Gene silencing by siRNA was performed using lipofectamine RNAiMAX (Life technologies, Grant Island, NY) as described .
Measurement of 2-Deoxy-D-[3H]Glucose (2-DG) Transport
2-DG transport was measured as described previously . Briefly, myobutes were stimulated with/without 100 nM insulin for 20 min. Cells were washed twice with HEPES-buffered saline (HBS, 140 mmol/L NaCl, 20 mmol/L HEPES, 5 mmol/L KCl, 2.5 mmol/L MgSO4, and 1 mmol/L CaCl2, pH 7.4). Glucose uptake was assayed by incubation with HBS containing 10 µmol/L 2-DG (1 µCi/mL) for 5 min. Nonspecific tracer binding was determined by quantifying cell-associated radioactivity in the presence of 10 µmol/L cytochalasin B. Medium was aspirated before washing cells 3 times with ice-cold phosphate-buffered saline (PBS). Cells were subsequently lysed in 50 mmol/L NaOH, and radioactivity was quantified using a scintillation counter. Values were normalized to protein concentration, which was determined using the Bradford method.
Western blotting was performed as described previously . Band intensity was quantified with ImageQuant TL (GE Healthcare, Piscataway, NJ). The antibodies used were: anti-IκBα antibody (#9242), anti-GAPDH (#2188), anti-phospho-Akt (Ser473) antibody (#9271), anti-Akt antibody (#9272), anti-phospho-(Ser/Thr) Akt Substrate antibody (#9611), anti-AS160 antibody (#2447), anti-phospho-JNK (Thr183/Tyr185) (#4668), and anti-JNK (#9252) from Cell Signaling Technology (Beverly, MA); anti-phospho-IRS-1 (pTyr612) antibody (#I 2658) from Sigma (Saint Louis, MO); anti-IRS-1 antibody (#06-248) from Millipore (Billerica, MA); and anti-TLR4 antibody (#sc-10741) from Santa Cruz Biotechnology (Santa Cruz, CA).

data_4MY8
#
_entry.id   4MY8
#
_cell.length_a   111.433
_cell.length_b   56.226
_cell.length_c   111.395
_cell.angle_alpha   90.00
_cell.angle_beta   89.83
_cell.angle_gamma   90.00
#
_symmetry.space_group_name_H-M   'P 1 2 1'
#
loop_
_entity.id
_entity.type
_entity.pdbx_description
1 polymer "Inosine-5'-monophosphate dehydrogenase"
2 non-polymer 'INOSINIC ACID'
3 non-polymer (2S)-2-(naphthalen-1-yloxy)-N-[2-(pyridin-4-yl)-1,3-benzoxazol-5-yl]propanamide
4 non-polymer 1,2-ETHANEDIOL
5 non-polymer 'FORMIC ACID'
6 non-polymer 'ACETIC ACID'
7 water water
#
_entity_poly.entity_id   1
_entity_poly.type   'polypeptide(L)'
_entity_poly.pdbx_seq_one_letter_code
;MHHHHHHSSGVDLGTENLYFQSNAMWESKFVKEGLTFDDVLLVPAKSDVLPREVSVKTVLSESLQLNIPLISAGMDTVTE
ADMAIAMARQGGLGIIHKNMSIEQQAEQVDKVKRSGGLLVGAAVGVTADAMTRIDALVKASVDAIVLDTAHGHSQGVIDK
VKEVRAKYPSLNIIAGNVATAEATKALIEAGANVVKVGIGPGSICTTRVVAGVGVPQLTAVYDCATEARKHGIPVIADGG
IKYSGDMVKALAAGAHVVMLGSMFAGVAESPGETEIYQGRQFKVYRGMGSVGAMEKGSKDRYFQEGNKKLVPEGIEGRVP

MCP-1, IL-6, and TLR4 mRNA expression was measured by quantitative real time PCR using 18S ribosomal RNA (18S rRNA) as an internal control. Quantitative real-time PCR was performed on an ABI Prism 7900HT System (Applied Biosystems, Foster City, CA) using TaqMan One-Step RT-PCR Master Mix Reagents and Assay On-Demand primer/probes (MCP-1: Hs00234140_m1, TLR4: Hs00152939_m1, and 18S: Hs99999901_s1). IL-6 expression was determined using forward primer: 5-GGTACATCCTCGACGGCATCT-3, reverse primer: 5-GTGCCTCTTTGCTGCTTTCAC-3, probe: 5-TGTTACTCTTGTTACATGTCTCCTTTCTCAGGGCT-3. Each sample was run in duplicate. The quantity of mRNA of each gene was determined from the standard curve and then normalized to 18S rRNA.